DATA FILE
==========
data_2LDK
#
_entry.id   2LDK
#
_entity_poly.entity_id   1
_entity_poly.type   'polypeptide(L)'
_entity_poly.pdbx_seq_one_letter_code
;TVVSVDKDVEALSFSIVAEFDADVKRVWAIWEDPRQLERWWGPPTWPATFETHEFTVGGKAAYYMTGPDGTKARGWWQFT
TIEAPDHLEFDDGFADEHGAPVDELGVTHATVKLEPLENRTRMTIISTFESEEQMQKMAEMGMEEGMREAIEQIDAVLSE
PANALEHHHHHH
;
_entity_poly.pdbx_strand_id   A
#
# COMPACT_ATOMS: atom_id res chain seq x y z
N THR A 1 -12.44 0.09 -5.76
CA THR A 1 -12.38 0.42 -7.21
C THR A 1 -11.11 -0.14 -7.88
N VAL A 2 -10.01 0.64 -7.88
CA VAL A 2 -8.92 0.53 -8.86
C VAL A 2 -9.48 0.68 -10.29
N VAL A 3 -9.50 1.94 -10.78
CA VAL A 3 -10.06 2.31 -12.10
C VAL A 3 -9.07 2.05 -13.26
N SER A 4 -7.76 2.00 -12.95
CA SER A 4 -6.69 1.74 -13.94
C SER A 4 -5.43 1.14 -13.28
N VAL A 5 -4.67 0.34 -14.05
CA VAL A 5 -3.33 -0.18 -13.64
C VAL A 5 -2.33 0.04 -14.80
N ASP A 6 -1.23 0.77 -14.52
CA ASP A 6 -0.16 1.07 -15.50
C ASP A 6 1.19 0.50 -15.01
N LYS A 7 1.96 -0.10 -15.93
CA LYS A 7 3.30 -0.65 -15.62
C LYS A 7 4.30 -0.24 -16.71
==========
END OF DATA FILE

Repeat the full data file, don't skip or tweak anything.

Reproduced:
data_2LDK
#
_entry.id   2LDK
#
_entity_poly.entity_id   1
_entity_poly.type   'polypeptide(L)'
_entity_poly.pdbx_seq_one_letter_code
;TVVSVDKDVEALSFSIVAEFDADVKRVWAIWEDPRQLERWWGPPTWPATFETHEFTVGGKAAYYMTGPDGTKARGWWQFT
TIEAPDHLEFDDGFADEHGAPVDELGVTHATVKLEPLENRTRMTIISTFESEEQMQKMAEMGMEEGMREAIEQIDAVLSE
PANALEHHHHHH
;
_entity_poly.pdbx_strand_id   A
#
# COMPACT_ATOMS: atom_id res chain seq x y z
N THR A 1 -12.44 0.09 -5.76
CA THR A 1 -12.38 0.42 -7.21
C THR A 1 -11.11 -0.14 -7.88
N VAL A 2 -10.01 0.64 -7.88
CA VAL A 2 -8.92 0.53 -8.86
C VAL A 2 -9.48 0.68 -10.29
N VAL A 3 -9.50 1.94 -10.78
CA VAL A 3 -10.06 2.31 -12.10
C VAL A 3 -9.07 2.05 -13.26
N SER A 4 -7.76 2.00 -12.95
CA SER A 4 -6.69 1.74 -13.94
C SER A 4 -5.43 1.14 -13.28
N VAL A 5 -4.67 0.34 -14.05
CA VAL A 5 -3.33 -0.18 -13.64
C VAL A 5 -2.33 0.04 -14.80
N ASP A 6 -1.23 0.77 -14.52
CA ASP A 6 -0.16 1.07 -15.50
C ASP A 6 1.19 0.50 -15.01
N LYS A 7 1.96 -0.10 -15.93
CA LYS A 7 3.30 -0.65 -15.62
C LYS A 7 4.30 -0.24 -16.71